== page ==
As the first permanent European settlement in the Americas, Hispaniola holds many historic claims, including the first cathedral and castle in the Americas.
Just to the east of Cuba, the island of Hispaniola is home to both Haiti, and the Dominican Republic, which is the is the second largest Caribbean nation in both population and size.
312 years after Christopher Columbus arrived, The Haitian Revolution gave the island independence, and was the second successful attempt in history (after the American Revolution) to attain independence from European powers.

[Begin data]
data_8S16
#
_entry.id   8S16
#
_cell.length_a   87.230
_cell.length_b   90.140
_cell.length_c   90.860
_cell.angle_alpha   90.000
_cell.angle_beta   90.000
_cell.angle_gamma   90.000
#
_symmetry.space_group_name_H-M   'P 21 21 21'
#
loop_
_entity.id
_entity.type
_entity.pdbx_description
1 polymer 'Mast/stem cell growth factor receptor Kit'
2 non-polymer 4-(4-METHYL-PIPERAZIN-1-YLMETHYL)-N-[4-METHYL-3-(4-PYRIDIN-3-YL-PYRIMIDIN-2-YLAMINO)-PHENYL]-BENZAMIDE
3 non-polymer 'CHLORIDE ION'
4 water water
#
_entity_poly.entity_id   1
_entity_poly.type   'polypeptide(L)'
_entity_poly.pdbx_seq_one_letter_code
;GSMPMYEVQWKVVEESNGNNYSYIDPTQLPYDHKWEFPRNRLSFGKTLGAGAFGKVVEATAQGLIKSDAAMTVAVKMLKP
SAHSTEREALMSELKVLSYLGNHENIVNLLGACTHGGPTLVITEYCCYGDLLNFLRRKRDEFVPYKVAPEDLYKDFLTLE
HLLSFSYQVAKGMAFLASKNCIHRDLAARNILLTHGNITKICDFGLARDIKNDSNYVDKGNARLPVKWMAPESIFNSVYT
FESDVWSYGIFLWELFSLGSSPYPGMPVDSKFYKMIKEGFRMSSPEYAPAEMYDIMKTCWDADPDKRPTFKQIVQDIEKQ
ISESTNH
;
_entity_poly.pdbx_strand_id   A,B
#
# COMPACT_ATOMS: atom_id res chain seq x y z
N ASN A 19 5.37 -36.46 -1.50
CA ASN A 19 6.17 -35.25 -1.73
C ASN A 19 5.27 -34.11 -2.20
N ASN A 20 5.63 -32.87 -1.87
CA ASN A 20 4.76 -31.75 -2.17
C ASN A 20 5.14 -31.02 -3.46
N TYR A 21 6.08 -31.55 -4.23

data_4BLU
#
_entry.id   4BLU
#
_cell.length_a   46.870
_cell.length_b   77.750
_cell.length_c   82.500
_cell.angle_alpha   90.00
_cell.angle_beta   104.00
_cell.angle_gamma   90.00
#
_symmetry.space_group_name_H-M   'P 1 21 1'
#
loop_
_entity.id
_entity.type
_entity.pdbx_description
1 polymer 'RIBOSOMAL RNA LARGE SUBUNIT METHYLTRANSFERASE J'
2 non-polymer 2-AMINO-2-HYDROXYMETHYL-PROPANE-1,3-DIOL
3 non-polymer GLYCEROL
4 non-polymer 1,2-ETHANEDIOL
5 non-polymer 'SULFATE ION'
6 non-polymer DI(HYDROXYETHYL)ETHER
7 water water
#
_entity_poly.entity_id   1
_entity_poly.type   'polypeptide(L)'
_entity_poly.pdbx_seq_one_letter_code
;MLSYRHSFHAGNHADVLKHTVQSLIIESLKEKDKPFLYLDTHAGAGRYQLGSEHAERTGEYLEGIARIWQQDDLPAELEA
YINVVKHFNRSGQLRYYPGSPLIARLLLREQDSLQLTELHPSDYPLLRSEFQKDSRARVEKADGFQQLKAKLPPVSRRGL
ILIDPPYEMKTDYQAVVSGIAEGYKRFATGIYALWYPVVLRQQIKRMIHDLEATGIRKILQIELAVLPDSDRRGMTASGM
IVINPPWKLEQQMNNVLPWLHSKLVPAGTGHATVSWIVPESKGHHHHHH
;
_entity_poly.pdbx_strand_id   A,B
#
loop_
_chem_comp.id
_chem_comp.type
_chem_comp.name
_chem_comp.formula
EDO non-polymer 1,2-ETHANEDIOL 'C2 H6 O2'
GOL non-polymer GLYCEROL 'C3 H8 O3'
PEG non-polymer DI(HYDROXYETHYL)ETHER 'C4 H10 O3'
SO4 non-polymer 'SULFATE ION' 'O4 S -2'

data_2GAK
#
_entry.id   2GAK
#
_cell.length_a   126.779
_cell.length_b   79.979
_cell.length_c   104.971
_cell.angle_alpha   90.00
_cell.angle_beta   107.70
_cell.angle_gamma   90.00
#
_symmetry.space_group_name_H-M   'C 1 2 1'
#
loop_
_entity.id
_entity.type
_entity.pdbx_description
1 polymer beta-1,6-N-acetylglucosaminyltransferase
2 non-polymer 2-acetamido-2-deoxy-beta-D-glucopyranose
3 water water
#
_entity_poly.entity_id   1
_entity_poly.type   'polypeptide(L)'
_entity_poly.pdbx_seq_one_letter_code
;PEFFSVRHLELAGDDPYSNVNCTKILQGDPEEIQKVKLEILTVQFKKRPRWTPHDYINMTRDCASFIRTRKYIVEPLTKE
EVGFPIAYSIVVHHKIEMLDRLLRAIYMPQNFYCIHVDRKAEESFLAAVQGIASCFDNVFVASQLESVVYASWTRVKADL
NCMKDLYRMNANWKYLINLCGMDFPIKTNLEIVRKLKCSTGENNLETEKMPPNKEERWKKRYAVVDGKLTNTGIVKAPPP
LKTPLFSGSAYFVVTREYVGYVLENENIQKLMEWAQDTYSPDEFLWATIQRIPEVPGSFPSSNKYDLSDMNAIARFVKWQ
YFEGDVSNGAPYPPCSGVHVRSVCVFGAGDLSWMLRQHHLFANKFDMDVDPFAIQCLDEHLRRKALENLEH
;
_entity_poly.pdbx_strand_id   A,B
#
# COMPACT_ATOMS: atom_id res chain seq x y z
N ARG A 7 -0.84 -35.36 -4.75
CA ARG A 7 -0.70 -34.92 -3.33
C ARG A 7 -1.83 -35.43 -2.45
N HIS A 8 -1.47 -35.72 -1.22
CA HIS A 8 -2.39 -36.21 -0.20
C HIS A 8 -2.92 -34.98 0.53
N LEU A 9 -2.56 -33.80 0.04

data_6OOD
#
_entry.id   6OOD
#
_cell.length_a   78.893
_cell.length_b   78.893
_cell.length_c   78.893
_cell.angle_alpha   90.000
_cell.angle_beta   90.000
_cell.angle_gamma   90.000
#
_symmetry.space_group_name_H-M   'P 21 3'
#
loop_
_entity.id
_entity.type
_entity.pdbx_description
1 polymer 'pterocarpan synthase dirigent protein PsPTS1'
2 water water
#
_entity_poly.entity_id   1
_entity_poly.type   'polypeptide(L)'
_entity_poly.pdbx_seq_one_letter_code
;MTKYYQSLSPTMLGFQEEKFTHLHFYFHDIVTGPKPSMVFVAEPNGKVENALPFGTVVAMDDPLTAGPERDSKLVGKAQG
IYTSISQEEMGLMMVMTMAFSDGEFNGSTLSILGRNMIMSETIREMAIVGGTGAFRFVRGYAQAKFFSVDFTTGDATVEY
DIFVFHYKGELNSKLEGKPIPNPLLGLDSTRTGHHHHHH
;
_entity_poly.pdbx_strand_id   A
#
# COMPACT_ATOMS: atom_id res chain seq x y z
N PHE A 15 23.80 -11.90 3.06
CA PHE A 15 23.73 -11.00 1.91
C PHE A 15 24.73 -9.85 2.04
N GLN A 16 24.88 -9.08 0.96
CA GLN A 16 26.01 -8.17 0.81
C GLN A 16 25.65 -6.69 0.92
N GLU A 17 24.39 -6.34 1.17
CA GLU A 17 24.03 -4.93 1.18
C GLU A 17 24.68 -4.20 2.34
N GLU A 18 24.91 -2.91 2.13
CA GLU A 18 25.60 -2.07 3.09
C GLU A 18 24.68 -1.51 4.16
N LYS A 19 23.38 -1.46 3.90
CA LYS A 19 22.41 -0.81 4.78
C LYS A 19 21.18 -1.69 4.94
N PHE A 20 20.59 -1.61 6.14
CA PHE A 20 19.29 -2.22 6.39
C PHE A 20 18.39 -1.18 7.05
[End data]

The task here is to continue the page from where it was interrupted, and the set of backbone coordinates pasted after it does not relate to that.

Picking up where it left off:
One of its lofty goals was the elimination of slavery, and while the revolution technically achieved that aim, the island remained immersed in cultural stigmas left behind by social norms established by French colonial rule.
In 1804 the island gained independence from European powers, but was torn in two politically during a war in 1844 which resulted in the creation of the Dominican Republic.
Recent estimates of average incomes on the island are drastically poor for both nations, and oppressively poor on the Haitian side at $1,300 compared to the Dominican side at six times the Haitian average.
2 thoughts on “An Island Divided”
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This isn’t quite right. Hispaniola was formally divided by the Treaty of Ryswick (1697) between the Spanish and French empires, well before independence. Haiti was briefly divided between north and south after independence, but soon reunited.